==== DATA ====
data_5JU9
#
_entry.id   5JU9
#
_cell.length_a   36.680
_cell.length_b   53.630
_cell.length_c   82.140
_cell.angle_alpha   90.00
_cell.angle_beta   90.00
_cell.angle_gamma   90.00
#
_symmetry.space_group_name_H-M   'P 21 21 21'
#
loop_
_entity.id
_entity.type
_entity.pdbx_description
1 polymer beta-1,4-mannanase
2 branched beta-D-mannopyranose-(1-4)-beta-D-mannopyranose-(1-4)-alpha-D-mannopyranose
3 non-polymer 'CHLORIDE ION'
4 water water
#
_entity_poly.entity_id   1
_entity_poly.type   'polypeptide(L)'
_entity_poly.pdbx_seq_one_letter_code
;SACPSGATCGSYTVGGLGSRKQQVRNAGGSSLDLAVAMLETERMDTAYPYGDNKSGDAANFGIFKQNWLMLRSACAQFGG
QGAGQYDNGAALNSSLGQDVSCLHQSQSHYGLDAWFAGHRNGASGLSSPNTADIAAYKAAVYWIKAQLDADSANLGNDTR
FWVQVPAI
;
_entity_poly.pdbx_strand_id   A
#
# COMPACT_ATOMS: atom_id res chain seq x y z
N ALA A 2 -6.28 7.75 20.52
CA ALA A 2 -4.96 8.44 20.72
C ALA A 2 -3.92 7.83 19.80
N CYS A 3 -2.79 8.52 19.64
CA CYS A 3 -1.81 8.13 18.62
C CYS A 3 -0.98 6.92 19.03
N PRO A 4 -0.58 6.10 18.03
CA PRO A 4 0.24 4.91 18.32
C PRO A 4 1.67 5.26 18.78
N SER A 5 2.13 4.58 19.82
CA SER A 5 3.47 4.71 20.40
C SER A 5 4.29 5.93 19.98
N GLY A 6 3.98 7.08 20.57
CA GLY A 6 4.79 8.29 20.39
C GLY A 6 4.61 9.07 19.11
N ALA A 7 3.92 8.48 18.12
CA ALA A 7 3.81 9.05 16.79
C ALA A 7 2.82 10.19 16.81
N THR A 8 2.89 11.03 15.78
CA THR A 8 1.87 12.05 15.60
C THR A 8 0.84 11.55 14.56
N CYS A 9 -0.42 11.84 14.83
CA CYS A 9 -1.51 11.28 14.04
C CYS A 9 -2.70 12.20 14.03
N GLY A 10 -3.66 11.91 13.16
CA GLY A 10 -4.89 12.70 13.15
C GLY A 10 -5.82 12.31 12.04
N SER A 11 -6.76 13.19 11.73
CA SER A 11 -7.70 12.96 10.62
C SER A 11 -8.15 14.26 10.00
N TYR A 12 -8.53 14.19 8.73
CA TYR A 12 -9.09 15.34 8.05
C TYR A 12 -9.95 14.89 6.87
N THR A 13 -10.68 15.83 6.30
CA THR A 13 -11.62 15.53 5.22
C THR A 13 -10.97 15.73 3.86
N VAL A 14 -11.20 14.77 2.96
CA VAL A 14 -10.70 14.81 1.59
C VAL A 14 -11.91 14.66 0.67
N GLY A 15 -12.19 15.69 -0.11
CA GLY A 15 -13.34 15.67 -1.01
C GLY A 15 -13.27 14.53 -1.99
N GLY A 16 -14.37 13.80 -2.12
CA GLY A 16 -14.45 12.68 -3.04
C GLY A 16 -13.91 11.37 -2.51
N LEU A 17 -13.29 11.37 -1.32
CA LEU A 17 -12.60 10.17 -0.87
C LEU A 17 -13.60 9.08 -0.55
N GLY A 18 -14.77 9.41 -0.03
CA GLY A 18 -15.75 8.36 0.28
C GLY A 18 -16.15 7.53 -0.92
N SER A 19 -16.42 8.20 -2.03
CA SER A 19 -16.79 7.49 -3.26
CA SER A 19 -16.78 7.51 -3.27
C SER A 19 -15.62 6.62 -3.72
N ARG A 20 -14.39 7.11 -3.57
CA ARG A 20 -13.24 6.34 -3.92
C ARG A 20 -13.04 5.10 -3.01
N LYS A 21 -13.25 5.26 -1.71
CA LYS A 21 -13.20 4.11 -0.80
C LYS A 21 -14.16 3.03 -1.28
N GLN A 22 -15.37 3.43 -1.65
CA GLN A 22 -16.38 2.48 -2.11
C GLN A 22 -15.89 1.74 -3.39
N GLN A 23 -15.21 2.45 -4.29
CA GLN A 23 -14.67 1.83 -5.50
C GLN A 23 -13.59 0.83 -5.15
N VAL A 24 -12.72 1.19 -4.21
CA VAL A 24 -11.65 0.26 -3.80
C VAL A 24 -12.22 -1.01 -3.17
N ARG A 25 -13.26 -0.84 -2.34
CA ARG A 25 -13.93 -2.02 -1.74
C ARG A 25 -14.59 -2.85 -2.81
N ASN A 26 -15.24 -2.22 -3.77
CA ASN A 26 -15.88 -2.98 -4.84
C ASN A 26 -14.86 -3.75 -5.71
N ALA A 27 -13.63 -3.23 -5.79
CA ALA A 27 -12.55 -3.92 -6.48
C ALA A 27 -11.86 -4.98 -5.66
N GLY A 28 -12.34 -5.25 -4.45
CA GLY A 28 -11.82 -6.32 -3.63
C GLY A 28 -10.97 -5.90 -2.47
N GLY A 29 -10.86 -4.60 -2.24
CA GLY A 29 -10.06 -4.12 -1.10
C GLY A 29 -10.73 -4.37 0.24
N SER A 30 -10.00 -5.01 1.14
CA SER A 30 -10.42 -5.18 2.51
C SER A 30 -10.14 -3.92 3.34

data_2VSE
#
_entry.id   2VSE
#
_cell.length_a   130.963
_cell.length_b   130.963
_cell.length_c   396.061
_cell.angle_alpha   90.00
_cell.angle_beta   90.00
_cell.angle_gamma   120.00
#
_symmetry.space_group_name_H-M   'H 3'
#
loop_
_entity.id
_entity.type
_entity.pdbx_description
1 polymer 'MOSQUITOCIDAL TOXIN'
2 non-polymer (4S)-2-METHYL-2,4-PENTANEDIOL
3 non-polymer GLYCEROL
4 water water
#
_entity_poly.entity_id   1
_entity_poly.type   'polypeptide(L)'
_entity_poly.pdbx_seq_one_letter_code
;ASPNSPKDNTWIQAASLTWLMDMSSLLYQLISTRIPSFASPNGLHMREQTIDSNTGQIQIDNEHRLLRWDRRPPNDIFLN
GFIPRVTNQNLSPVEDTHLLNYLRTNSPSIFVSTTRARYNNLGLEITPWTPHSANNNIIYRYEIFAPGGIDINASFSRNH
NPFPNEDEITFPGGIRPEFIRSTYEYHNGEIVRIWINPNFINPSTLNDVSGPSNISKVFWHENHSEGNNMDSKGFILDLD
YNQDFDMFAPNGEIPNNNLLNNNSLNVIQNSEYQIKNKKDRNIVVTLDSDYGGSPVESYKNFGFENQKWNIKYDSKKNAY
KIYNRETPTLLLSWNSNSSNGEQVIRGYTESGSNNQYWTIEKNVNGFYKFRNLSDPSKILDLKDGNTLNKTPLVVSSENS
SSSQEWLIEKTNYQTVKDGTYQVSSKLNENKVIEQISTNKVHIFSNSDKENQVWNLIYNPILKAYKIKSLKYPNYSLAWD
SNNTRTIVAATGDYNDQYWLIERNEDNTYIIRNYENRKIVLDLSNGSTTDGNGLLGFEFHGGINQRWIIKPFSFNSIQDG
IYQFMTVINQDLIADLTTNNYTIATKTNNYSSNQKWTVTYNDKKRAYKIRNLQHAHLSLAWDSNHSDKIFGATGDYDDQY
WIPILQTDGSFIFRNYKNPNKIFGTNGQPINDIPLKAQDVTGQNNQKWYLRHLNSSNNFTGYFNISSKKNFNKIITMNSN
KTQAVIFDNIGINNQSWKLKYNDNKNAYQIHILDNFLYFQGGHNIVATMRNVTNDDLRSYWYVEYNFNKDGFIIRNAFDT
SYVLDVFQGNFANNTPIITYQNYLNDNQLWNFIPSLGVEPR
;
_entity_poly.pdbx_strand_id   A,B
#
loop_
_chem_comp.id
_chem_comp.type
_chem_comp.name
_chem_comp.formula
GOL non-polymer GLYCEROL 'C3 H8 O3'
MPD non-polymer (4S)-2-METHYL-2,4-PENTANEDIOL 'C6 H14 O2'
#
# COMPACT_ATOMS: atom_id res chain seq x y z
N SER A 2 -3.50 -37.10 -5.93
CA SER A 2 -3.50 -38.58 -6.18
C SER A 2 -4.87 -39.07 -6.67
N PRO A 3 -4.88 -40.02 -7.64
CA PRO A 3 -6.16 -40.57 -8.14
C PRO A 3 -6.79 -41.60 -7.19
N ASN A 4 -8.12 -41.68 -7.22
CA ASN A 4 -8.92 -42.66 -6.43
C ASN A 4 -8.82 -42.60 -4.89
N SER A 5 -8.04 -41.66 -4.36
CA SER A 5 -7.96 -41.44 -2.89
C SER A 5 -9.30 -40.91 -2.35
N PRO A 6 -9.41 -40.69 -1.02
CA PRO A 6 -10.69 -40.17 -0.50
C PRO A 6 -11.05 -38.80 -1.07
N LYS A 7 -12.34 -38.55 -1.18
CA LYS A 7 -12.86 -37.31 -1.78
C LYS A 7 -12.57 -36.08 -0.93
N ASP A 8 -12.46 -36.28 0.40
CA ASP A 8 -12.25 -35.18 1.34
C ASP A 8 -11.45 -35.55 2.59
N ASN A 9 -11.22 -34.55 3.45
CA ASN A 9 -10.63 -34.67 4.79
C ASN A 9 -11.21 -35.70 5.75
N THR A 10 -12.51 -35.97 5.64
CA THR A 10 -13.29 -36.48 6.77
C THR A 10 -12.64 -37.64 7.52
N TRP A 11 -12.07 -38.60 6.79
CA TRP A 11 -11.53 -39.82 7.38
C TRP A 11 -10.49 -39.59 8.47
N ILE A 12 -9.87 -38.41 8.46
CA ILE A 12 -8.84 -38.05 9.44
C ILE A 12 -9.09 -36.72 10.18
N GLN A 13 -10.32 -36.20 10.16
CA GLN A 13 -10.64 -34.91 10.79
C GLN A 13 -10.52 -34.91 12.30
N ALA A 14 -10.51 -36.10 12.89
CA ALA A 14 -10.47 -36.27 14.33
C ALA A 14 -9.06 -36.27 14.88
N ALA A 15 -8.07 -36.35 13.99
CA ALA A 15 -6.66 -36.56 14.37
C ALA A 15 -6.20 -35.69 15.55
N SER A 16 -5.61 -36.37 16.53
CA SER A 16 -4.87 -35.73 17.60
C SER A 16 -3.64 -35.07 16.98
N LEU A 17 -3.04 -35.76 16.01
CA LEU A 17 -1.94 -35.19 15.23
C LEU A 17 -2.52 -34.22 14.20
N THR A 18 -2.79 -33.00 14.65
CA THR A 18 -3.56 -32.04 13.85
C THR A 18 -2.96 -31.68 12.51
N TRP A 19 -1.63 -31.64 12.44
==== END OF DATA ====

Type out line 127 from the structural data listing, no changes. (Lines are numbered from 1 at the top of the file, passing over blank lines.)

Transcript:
_cell.length_c   396.061